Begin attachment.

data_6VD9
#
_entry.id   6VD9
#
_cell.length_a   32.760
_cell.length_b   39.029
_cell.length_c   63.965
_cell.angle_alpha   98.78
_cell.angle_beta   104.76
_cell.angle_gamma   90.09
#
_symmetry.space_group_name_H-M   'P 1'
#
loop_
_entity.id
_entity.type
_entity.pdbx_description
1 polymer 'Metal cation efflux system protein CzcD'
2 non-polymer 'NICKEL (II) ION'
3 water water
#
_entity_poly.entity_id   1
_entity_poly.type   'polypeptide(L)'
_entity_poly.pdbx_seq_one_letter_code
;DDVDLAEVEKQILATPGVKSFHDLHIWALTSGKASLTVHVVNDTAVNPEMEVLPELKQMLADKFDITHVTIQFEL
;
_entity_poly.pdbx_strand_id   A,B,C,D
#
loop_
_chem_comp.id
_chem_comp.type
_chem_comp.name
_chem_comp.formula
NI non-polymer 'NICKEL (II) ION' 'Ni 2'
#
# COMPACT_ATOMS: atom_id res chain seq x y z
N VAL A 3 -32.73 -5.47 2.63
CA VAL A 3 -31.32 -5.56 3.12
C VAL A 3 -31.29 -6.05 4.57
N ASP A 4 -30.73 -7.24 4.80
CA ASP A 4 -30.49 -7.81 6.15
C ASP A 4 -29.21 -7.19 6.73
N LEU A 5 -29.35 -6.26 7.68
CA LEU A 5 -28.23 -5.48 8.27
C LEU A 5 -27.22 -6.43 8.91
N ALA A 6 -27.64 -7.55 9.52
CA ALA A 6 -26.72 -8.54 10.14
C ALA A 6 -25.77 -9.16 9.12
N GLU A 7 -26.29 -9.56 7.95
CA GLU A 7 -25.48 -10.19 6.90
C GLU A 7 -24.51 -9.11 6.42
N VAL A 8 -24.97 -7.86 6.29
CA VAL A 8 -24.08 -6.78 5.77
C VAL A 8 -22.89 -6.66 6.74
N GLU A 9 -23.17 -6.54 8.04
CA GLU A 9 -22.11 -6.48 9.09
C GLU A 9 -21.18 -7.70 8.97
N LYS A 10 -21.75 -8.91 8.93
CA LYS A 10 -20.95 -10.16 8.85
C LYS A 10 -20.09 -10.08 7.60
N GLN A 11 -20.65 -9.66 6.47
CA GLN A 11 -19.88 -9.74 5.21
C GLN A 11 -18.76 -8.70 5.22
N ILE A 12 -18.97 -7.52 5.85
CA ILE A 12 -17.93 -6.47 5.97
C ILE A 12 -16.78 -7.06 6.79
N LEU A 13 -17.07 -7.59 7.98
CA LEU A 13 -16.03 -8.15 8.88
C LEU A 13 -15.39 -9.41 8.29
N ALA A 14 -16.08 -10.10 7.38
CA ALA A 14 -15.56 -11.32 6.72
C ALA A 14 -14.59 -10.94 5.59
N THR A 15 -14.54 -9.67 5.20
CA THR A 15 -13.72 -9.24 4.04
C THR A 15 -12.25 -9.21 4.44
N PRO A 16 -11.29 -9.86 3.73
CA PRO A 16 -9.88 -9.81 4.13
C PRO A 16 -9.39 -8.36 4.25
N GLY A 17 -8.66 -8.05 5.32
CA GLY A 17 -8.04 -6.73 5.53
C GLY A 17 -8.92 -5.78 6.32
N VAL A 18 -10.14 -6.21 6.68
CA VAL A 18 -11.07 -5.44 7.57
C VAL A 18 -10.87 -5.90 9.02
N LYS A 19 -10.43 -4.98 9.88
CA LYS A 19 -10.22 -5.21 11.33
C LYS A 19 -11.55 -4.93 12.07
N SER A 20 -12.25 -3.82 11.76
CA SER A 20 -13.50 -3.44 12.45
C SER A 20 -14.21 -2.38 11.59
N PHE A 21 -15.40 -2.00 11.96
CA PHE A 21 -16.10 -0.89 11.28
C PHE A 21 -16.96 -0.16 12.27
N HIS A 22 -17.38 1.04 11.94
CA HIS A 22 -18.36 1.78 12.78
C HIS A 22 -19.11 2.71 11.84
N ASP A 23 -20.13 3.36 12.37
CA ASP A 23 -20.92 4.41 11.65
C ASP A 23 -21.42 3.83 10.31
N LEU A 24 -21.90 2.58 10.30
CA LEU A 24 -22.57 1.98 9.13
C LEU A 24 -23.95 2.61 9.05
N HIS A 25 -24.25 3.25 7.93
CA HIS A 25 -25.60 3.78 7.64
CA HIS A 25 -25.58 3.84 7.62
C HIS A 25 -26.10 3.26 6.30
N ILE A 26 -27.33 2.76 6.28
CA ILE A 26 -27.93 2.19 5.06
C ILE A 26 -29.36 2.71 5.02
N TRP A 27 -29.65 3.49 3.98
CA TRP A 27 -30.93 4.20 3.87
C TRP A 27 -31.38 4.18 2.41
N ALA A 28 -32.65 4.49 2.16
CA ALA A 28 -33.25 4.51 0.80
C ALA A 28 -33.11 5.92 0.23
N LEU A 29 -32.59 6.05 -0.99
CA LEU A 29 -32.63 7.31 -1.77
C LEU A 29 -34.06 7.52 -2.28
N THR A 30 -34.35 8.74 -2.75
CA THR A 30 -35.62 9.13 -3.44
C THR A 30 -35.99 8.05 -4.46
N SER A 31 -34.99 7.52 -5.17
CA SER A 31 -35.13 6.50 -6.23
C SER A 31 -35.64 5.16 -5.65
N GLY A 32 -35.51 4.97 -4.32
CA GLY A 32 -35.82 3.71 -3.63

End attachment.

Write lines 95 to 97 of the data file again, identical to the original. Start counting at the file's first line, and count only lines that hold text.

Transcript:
CA HIS A 22 -18.36 1.78 12.78
C HIS A 22 -19.11 2.71 11.84
N ASP A 23 -20.13 3.36 12.37